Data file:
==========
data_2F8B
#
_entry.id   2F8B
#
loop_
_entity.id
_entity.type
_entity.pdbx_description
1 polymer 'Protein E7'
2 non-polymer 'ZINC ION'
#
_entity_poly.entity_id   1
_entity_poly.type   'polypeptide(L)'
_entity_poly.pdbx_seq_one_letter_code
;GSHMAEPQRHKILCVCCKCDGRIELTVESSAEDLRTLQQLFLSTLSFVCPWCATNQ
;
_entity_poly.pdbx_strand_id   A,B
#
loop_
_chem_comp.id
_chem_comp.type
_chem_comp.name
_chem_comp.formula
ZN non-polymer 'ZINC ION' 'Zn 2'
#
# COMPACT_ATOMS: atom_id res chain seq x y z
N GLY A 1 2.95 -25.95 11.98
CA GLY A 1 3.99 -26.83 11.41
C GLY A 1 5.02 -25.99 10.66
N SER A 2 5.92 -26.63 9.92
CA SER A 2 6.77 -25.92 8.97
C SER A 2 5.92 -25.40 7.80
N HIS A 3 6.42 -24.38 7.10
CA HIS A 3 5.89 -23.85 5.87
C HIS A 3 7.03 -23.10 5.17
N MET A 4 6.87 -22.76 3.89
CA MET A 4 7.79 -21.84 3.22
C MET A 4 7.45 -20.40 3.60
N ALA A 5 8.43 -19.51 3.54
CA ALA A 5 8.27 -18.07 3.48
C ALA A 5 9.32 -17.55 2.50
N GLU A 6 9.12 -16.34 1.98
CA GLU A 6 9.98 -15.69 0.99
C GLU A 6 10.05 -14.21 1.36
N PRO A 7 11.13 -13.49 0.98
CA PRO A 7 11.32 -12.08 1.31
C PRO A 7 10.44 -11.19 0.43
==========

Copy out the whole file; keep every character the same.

data_2F8B
#
_entry.id   2F8B
#
loop_
_entity.id
_entity.type
_entity.pdbx_description
1 polymer 'Protein E7'
2 non-polymer 'ZINC ION'
#
_entity_poly.entity_id   1
_entity_poly.type   'polypeptide(L)'
_entity_poly.pdbx_seq_one_letter_code
;GSHMAEPQRHKILCVCCKCDGRIELTVESSAEDLRTLQQLFLSTLSFVCPWCATNQ
;
_entity_poly.pdbx_strand_id   A,B
#
loop_
_chem_comp.id
_chem_comp.type
_chem_comp.name
_chem_comp.formula
ZN non-polymer 'ZINC ION' 'Zn 2'
#
# COMPACT_ATOMS: atom_id res chain seq x y z
N GLY A 1 2.95 -25.95 11.98
CA GLY A 1 3.99 -26.83 11.41
C GLY A 1 5.02 -25.99 10.66
N SER A 2 5.92 -26.63 9.92
CA SER A 2 6.77 -25.92 8.97
C SER A 2 5.92 -25.40 7.80
N HIS A 3 6.42 -24.38 7.10
CA HIS A 3 5.89 -23.85 5.87
C HIS A 3 7.03 -23.10 5.17
N MET A 4 6.87 -22.76 3.89
CA MET A 4 7.79 -21.84 3.22
C MET A 4 7.45 -20.40 3.60
N ALA A 5 8.43 -19.51 3.54
CA ALA A 5 8.27 -18.07 3.48
C ALA A 5 9.32 -17.55 2.50
N GLU A 6 9.12 -16.34 1.98
CA GLU A 6 9.98 -15.69 0.99
C GLU A 6 10.05 -14.21 1.36
N PRO A 7 11.13 -13.49 0.98
CA PRO A 7 11.32 -12.08 1.31
C PRO A 7 10.44 -11.19 0.43